A post about a post at another blog that I wrote about a thing I wrote

My publisher asked for a short post to accompany the release of my book. It covers similar ground to one or two posts I’ve made here, but with a few twists.

The following was originally posted at the Open Book Publishers blog.

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Overconfidence about overconfidence

Recently, someone I follow on Twitter linked to a story by Katie MacBride titled “Overconfidence kills: The CDC and WHO still haven’t learned how to effectively communicate uncertainty.” That seemed right to me, so I clicked ❤️, followed the link, and read the story. Despite agreeing with the thesis, the actual article gets so much wrong that I went back and withdrew my ❤️ from the Tweet linking to it. This isn’t something I do very often.

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Clusters without cluster concepts

Philosophers try to understand things. One traditional way that goes is to provide a definition. Q: What is knowledge? A: Something is knowledge if and only if it is justified true belief. K=JTB.

Attempts to give necessary and sufficient conditions in this way typically fail. JTB is insufficient, and a literature pops up suggesting some additional condition, so that K=JTB+X. Some later philosophers pass quickly over the difficulty, not bothering to fill in a value for X and suggesting that for their purposes we can just focus on the JTB part.

A popular alternative since the mid-1900s has been to analyze in terms of cluster concepts. When X, Y, and Z all seem relevant but none seem either necessary or sufficient, say instead that the concept is a cluster formed by those criteria. This has been a common move for analyzing art.1

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Some thoughts about Epistemic Hiding

I’m teaching Theory of Knowledge this semester, and last week we discussed Nathan Ballantyne’s “Epistemic Trespassing.” The title refers to when an expert makes claims outside their field of expertise. Ballantyne gives the example of the chemist Linus Pauling making strong claims about the value of Vitamin C. Pauling’s claims were influential even though he was making false claims well outside his speciality.

A student pointed out that trespassing is a matter of overconfidence, so there may be a counterpart problem resulting from insufficient confidence. That is, an expert might decline to make claims within their field of expertise because of an excess of epistemic modesty. In our conversation, I called this the problem of Hiding in Your Epistemic Attic. For the sake of brevity, call this Epistemic Hiding.1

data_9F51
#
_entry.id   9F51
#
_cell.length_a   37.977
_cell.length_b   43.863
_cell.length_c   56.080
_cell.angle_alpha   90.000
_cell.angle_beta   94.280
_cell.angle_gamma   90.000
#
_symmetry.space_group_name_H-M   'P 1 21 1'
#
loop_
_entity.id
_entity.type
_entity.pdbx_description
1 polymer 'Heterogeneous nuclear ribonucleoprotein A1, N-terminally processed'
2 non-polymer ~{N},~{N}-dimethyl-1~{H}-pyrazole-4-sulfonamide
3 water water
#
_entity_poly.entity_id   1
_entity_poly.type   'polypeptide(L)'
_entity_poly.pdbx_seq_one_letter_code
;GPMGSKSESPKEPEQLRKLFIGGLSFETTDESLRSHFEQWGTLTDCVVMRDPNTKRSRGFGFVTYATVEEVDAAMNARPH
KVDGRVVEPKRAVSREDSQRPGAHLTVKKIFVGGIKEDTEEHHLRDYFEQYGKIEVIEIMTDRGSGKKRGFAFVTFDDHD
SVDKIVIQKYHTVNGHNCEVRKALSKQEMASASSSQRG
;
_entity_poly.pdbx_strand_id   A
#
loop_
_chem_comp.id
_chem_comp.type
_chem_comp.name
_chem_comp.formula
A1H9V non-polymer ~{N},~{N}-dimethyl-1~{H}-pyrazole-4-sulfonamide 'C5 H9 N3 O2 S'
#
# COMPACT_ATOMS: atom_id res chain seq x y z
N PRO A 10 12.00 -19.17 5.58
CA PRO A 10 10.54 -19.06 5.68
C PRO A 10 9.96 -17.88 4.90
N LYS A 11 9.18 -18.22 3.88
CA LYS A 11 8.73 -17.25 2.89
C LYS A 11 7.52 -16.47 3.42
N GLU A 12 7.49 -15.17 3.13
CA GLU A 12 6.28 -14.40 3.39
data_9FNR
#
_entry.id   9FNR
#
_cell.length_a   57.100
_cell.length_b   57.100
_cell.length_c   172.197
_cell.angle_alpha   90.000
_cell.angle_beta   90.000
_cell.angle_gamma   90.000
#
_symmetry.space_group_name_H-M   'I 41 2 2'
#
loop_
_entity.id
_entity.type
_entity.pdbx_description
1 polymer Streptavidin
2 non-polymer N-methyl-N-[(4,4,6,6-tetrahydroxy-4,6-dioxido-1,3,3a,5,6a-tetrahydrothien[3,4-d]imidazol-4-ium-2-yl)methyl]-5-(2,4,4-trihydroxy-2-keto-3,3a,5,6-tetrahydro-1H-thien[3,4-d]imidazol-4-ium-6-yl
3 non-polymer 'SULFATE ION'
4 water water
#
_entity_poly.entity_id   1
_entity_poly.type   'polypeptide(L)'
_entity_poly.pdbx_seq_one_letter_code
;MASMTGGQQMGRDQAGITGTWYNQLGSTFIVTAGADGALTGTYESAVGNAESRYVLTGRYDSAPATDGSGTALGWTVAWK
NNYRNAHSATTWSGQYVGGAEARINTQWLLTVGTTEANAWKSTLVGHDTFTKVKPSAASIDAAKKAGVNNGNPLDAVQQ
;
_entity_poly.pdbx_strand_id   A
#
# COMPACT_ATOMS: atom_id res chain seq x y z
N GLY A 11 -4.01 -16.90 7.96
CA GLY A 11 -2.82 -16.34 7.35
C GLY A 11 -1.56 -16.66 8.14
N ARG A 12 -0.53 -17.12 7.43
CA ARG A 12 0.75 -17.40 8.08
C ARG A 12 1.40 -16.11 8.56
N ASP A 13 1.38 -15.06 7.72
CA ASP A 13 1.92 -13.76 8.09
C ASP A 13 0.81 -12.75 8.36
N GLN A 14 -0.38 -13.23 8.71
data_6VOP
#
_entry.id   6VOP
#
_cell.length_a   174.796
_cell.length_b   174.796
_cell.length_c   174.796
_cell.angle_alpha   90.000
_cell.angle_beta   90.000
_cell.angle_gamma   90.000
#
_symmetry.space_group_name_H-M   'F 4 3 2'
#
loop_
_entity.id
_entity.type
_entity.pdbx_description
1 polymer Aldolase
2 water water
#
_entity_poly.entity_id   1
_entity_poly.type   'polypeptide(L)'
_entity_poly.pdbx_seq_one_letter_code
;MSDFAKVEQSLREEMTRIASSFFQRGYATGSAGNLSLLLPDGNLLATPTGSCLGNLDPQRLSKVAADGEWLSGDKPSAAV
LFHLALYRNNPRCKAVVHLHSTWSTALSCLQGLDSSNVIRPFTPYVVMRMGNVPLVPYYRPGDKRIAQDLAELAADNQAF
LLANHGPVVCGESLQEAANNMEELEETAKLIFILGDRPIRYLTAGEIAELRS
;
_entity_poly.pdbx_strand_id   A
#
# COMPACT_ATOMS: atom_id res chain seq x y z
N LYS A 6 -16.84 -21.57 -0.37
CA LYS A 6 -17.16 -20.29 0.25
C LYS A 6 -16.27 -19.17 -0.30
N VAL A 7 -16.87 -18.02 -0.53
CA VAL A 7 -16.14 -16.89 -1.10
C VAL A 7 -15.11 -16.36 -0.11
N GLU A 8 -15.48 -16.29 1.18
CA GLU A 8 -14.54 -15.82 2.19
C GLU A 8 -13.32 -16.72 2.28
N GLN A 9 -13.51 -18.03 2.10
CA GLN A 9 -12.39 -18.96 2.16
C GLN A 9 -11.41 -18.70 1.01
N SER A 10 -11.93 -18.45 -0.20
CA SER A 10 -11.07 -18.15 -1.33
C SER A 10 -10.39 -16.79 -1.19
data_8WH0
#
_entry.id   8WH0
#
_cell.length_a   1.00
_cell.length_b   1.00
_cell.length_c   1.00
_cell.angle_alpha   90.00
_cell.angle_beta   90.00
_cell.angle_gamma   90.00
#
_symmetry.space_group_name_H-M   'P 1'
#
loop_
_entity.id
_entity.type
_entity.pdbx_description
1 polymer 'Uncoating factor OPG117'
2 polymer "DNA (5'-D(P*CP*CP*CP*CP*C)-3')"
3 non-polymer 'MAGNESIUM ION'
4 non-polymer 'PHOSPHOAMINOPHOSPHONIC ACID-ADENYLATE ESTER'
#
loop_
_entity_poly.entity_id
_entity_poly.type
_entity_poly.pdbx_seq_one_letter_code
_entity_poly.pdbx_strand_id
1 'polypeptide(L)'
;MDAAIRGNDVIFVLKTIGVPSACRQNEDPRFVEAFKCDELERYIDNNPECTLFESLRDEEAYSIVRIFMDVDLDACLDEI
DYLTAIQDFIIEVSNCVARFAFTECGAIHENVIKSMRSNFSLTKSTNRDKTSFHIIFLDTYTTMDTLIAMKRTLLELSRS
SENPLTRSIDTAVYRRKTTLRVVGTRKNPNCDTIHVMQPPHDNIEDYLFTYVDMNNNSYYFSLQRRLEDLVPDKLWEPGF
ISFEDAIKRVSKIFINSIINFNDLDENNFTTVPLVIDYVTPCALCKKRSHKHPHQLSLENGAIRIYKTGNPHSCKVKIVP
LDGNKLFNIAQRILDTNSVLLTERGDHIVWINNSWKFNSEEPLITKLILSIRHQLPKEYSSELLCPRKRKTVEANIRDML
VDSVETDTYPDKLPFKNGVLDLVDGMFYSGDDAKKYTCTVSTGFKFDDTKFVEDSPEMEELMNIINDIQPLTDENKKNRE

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A thing I’ll be doing in June

This is going to be a thing.

The Ethics of Cover Songs

Friday, June 10, 3:00-5:00 EDT via Zoom

A cover song, on a typical definition, is a recording of a song that had earlier been recorded by someone else. Philosophers of music considering cover songs have debated the adequacy of this definition, argued about the aesthetic evaluation of covers, and worried about their metaphysical status. This panel asks instead about ethical issues that arise from recorded music. Are there obligations which artists have when recording covers? If there are, do they arise from general ethical considerations or from norms within musical communities?

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Doggerel by chapter

Last week I was assembling the index for A Philosophy of Cover Songs. No release date yet, but soon.

I’ve previously posted a bit of the introduction and the epilogue. Last month, in a moment of perversity, I also wrote a summary of each chapter in haiku. I had entirely forgotten doing that until I saw the file yesterday. It’s in a directory of things written for the blog, so clearly it should be posted here.

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What it says at the end

The final draft of my book A Philosophy of Cover Songs has been sent off to the publisher, so I’m waiting on feedback from the proofreader. Over on Twitter, Pete Vickers asks for the take-home message of the book in one sentence. The one-sentence version would be a grammatically dubious monstrosity, so here instead is the epilogue in which I try to sum it all up:

Many’s the time I’ve been mistaken
And many times confused.

Willie Nelson, covering Paul Simon’s ‘American Tune’ (1993)

So where does this wide-ranging discussion of covers leave us?

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